Cyber Security 101: Tips On Teaching Children To Be Safe Online

Teaching kids safety online

The Internet can be a wonderful tool for children to use, providing them with information and entertainment. At the same time in today’s day in age, the Internet can also be a portal that leaves children vulnerable to unsavory people and dealings. It has become more and more apparent that parents need to play a vital role by teaching their children how to be safe online.

Online Safety

Cyber Security 101: Tips On Teaching Children To Be Safe Online

If cyber security is a topic you haven’t brought up with your children or you’re unsure of where to start, then check out the following tips:

Bring Up the Issue at a Young Age

Rather than waiting to have the conversation with your kids when they are teenagers, the experts suggest you start talking about online security at a young age. Basically, from the time they are able to start using the Internet, the discussion should be brought up. By having the conversation at a young age you’ll be instilling good safety habits and awareness right from the start.

Keep in mind that even if kids aren’t old enough to use the computer on their own, and you’re sitting with them, it’s still a good age to bring up the topic of cyber security.

Make Clear That Actions Online Should be No Different Than in Real Life

Here’s a really simple rule or tip that you can share with kids – if they wouldn’t do it or say it in their actual life, then they shouldn’t be doing it online. It’s important that they don’t feel protected by the computer and its screen but, rather they need to understand that they are speaking with other people and engaging with the real world. This is also a wonderful segue-way into online bullying.

Online bullying is happening at record levels over the past couple of years and at some point there is a chance your child may become the victim of it or even become an online bully themselves. The best way to prevent your child from being involved in online bullying is to teach him/her what it is and make it clear that it isn’t acceptable. If they are the victim of online bullying they need to feel safe knowing they can come to you and discuss it.

The Internet is Forever

Unlike in real life where you can write something down in a journal and only you will see, when you record thoughts, feelings, and post pictures online they are there forever. This is another important piece of information kids need to be aware of. You want them to think twice about what they are posting so they are sure to post content they feel comfortable and confident in, even many years from now.

Stranger Danger Exists Online Too

As parents, you’ve likely taught your children the importance of not speaking to strangers but, that line can become blurred when you’re online. It’s important to reinforce that the stranger danger rule applies in an online setting too. They should always be wary when speaking to people online and let them know they shouldn’t be giving away personal details, contact information, or agreeing to meet with people.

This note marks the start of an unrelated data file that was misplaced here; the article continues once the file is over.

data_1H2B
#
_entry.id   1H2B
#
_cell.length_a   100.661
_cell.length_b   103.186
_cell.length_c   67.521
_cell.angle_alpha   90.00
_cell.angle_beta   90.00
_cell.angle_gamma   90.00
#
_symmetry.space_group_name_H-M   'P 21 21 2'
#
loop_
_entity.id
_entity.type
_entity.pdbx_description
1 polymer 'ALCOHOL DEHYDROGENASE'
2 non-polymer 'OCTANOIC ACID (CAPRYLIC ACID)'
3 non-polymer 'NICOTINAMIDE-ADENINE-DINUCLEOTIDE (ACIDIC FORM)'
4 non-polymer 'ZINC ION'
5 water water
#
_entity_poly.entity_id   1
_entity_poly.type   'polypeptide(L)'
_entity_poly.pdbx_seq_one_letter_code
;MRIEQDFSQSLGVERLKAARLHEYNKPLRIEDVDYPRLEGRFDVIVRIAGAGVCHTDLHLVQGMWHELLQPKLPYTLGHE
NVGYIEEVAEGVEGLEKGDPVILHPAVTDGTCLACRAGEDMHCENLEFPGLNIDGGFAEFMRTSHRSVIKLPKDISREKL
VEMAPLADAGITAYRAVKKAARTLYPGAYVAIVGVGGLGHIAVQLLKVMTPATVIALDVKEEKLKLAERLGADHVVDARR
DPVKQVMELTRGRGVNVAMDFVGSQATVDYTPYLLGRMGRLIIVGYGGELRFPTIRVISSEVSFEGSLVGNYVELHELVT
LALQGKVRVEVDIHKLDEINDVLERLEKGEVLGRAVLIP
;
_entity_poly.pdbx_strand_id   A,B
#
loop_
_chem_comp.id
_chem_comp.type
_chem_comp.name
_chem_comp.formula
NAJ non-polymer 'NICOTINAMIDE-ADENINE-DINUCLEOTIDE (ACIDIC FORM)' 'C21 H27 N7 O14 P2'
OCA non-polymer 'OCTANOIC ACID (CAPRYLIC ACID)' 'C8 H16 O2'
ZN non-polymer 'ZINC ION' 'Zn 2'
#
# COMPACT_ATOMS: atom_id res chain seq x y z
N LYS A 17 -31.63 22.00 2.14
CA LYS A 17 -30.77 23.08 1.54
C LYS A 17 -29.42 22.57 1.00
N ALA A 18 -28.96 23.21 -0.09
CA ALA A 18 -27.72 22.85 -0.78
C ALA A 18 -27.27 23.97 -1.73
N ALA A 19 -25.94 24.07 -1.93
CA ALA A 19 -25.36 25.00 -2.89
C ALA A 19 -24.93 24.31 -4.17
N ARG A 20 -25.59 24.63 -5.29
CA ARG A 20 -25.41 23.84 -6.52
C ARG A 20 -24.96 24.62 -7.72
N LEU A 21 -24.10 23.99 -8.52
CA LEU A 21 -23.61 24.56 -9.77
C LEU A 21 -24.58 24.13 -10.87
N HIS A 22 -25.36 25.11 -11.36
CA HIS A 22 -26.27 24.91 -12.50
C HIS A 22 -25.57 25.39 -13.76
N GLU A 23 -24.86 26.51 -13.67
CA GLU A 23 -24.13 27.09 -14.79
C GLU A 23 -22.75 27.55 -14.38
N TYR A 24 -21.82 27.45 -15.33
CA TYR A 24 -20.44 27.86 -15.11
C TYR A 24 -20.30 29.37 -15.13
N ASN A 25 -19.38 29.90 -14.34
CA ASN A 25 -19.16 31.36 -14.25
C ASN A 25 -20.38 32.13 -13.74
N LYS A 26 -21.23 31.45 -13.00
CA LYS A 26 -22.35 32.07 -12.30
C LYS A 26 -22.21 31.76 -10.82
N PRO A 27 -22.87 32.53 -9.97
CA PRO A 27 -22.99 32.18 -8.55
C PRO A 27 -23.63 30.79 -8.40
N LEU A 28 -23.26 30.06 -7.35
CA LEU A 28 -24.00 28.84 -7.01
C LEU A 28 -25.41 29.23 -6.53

Make Sure You Are on Their Contact Lists

If your children are old enough to have social networks, then you will want to be on their friends’ list. This provides you an opportunity to see what they are posting, who they are engaging with, and what kind of content those people are posting on their page.

Unknown Attachments, Sites, Ads

Teach your children to never download attachments from people that they do not know. These attachments are notorious for containing malware that could hack and steal your personal information or destroy your computer. Additionally, make sure your kids don’t click on pop-up ads or visit adult-themed sites. These sites and ads can also contain malware.

Encourage Them to Use Strong Passwords

Passwords are an excellent way to protect a personal information, but in order for the password to be effective it has to be a strong one. Teaching your child how to create strong passwords is another step that will help ensure their safety online. Passwords should always be long, have a combination of uppercase and lowercase letters, symbols, and numbers. It should seem completely random so that hackers can’t break in.

Continue the Discussion

Even after you have the initial discussion about cyber security and how important it is, you still want to make sure it’s an open-door policy and give your children smart outlets, ways and people to talk to about this issue. Encourage your kids to come to you with any questions they may have and be sure to re-visit the subject every once in awhile.

Author Bio: Joanna Sommer

Joanna is the Senior Editor for InformedMag and is passionate about security and tech. She has been working in the home safety and security field for 5 years. Joanna loves to travel and enjoys going to hot yoga and Barre classes. She is dedicated to creating articles that both educate and help people make an informed purchasing decision.

Disclosure: This blog uses affiliate advertising, and some visual ads were used within this post. If purchases are made through clicking on these links, I will receive compensation for the referral. Thank you for helping to support this site! You can view my full disclosure statement here.

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